27 jan 2022 “Do you develop your own material…?”
“…or do you use a coursebook?”
I’ve been asked this question several times this January. I can’t say I’m surprised because recently I’ve seen independent teachers use authentic materials more often. Some have even taken a few steps further and developed a whole course material of their own… I wonder why that is.
From an objective perspective, this must be for one of two reasons: they either see this as a better choice or an essential requirement for one-to-one lessons.
The first strikes me as a more comforting answer, although it’s not without its fallouts. Not only does it lead to longer lesson planning hours, it also does not ensure an increase in engagement and performance. For more info on this topic, please check out the study by Gilmore (2009) available on the reference list below.
I’d like to take a deeper look into the second reason, which is far more concerning: developing self-made materials is NOT a requirement for your lessons to be considered individualized.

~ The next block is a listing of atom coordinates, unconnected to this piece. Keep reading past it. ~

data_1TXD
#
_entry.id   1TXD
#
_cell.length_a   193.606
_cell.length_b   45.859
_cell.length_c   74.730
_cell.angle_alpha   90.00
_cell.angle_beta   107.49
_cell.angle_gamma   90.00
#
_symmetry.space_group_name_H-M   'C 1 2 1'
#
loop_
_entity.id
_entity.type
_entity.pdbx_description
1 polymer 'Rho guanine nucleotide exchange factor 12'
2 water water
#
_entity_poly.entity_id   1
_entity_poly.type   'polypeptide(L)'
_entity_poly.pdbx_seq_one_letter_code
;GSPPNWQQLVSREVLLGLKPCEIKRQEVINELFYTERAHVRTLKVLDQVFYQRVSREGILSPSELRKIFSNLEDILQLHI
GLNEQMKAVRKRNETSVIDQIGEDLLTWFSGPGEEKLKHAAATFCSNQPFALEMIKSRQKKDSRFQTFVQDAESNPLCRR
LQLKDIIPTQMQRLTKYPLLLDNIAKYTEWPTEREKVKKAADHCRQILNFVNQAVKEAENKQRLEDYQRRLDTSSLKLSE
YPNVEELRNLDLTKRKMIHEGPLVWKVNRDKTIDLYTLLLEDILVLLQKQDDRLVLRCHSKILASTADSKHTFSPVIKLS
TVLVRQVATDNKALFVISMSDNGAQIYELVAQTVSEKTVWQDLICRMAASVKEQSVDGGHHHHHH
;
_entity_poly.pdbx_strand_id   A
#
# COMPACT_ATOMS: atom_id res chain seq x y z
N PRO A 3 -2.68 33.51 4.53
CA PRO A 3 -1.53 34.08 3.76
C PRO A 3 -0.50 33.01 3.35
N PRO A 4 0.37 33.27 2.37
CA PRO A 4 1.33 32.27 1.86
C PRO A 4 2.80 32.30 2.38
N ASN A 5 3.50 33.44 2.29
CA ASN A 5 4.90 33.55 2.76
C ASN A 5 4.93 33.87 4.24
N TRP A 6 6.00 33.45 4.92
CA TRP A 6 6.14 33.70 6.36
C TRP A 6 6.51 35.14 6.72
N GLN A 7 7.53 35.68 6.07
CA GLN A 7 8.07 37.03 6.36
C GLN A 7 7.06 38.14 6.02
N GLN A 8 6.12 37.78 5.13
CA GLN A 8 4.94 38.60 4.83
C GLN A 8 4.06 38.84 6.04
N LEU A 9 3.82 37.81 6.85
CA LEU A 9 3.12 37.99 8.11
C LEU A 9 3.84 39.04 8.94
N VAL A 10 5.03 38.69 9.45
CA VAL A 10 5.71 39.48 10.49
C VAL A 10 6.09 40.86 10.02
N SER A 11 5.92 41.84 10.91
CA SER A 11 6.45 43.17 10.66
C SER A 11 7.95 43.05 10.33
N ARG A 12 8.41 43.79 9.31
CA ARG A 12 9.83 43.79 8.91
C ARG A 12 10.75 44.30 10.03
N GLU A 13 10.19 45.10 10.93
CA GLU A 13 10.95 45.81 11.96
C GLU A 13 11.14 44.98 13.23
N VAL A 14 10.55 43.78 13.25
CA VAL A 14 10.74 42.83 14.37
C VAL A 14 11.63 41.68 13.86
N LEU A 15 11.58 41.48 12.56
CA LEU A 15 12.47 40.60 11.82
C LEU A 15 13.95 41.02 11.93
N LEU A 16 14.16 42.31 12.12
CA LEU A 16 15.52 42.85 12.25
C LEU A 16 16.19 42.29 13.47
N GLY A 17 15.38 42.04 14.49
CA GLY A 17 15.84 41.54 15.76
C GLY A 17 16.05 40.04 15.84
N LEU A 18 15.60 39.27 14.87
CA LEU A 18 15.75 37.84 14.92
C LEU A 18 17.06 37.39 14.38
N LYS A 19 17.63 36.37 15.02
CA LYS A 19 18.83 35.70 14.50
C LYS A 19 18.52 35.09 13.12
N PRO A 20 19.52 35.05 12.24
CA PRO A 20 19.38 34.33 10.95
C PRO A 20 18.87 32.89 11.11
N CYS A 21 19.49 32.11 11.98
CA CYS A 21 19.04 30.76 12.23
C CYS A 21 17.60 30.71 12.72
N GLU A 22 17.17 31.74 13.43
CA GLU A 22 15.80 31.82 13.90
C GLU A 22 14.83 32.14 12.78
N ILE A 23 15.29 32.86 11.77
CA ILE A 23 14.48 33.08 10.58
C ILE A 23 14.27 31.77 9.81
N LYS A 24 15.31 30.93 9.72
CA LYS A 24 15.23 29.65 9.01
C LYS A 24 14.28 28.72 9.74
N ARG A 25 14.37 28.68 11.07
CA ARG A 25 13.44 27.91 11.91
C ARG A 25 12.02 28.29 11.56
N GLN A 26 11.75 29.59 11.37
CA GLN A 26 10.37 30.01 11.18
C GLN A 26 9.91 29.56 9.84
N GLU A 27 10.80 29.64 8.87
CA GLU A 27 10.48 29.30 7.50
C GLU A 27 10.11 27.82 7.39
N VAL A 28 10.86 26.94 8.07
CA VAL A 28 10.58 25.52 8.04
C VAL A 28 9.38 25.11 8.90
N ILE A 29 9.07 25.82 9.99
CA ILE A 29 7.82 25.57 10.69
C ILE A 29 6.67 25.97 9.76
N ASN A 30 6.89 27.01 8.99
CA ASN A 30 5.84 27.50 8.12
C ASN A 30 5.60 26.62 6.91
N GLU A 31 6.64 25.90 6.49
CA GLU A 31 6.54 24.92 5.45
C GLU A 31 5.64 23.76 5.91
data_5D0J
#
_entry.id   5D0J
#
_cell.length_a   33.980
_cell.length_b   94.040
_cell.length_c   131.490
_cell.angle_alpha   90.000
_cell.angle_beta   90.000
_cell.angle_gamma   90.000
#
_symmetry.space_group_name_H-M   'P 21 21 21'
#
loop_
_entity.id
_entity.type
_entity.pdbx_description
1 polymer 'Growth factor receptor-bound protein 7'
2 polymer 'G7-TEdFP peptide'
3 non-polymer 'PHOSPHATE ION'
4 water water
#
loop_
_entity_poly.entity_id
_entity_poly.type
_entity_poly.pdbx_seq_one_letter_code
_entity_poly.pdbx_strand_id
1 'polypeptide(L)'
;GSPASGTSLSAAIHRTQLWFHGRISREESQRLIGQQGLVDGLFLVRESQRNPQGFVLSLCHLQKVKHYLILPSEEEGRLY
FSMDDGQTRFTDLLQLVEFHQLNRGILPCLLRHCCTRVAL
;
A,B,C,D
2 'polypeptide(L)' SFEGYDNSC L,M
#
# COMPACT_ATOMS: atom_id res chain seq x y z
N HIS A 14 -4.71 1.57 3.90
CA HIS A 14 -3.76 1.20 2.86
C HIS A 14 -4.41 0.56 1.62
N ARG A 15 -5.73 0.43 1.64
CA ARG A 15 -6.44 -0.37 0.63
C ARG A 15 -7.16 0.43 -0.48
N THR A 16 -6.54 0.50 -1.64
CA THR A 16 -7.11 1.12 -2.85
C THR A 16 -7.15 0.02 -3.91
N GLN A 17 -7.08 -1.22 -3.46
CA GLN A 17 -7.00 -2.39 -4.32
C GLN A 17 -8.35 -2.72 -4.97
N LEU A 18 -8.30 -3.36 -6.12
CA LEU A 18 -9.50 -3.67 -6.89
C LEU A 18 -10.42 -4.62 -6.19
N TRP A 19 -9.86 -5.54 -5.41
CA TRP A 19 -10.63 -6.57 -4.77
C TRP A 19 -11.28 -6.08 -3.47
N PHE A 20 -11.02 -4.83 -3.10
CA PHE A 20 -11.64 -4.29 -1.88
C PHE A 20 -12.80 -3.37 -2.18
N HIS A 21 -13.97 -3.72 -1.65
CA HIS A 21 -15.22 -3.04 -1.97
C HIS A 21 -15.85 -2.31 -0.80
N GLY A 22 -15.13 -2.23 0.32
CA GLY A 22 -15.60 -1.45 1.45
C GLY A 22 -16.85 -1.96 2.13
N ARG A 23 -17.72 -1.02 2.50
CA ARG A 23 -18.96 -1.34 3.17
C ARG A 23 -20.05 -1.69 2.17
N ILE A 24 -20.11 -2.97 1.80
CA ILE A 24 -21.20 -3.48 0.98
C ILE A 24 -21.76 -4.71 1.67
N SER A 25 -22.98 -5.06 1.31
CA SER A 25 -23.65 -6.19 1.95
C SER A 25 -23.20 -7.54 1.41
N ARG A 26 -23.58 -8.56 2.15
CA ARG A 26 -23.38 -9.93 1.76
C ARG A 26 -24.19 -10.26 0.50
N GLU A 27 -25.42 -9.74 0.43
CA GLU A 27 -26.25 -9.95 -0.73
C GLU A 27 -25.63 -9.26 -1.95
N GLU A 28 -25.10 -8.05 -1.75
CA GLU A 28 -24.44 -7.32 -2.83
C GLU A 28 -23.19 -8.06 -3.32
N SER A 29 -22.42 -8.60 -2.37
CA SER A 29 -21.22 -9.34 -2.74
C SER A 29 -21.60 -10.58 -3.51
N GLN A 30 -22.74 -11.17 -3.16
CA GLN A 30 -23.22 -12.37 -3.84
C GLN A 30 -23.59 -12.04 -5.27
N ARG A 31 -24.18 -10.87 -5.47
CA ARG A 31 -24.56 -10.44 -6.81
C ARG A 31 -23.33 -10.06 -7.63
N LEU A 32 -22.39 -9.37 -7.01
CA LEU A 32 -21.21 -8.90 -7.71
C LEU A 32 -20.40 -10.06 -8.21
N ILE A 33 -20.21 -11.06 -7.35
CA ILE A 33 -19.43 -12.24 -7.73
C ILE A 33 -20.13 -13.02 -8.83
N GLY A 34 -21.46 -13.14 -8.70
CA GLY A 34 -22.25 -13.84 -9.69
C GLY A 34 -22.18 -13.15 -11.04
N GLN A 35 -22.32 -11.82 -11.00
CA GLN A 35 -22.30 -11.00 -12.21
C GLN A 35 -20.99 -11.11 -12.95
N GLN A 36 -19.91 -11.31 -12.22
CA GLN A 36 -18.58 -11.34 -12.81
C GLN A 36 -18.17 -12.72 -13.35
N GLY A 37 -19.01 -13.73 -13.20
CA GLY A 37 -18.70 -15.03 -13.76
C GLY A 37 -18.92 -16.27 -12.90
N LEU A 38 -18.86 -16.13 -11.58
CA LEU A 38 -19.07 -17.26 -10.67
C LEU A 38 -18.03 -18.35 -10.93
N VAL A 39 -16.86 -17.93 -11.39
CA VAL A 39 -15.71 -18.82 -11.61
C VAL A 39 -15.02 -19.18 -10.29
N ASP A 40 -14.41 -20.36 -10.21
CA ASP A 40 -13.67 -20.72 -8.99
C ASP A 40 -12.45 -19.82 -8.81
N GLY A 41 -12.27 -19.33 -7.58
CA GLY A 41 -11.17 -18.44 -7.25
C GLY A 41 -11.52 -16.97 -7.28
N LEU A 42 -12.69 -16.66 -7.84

Some of the reasons for this being:
- What makes your lessons “individual” is not the material you use, but the relationship you develop with your students. When two students undergo the exact same lesson, several aspects will still vary, such as the pace, language requirements for tasks, corrective feedback, emergent language, questions students ask etc.
- These days, global teams make tremendous effort to assemble entire coursbook series. They plan out every step of the way, from task to syllabus. Why not appreciate AND take advantage of such effort?
- A large gap sits between using “only self-made materials” and “only coursebooks”. This space can be filled with a whole range of authentic tasks to boost student engagement. A lesson can feel entirely tailor-made by just adding a few tweaks that cater for a student’s specific requirements.
I wholeheartedly encourage teachers to develop materials of their own, but I’d say “proceed with caution”. This can be a great portfolio boost, as well as an interesting marketing strategy. Keep in mind, however, that your efforts may backfire and ultimately lower student engagement if not done carefully.
My personal piece of advice is: start by teaming up with a fellow teacher, devise a few lessons of your own, use them, and compare your results. Not only will this foster a more acute sense of collaboration, it also helps you make better decisions based on real learning evidence.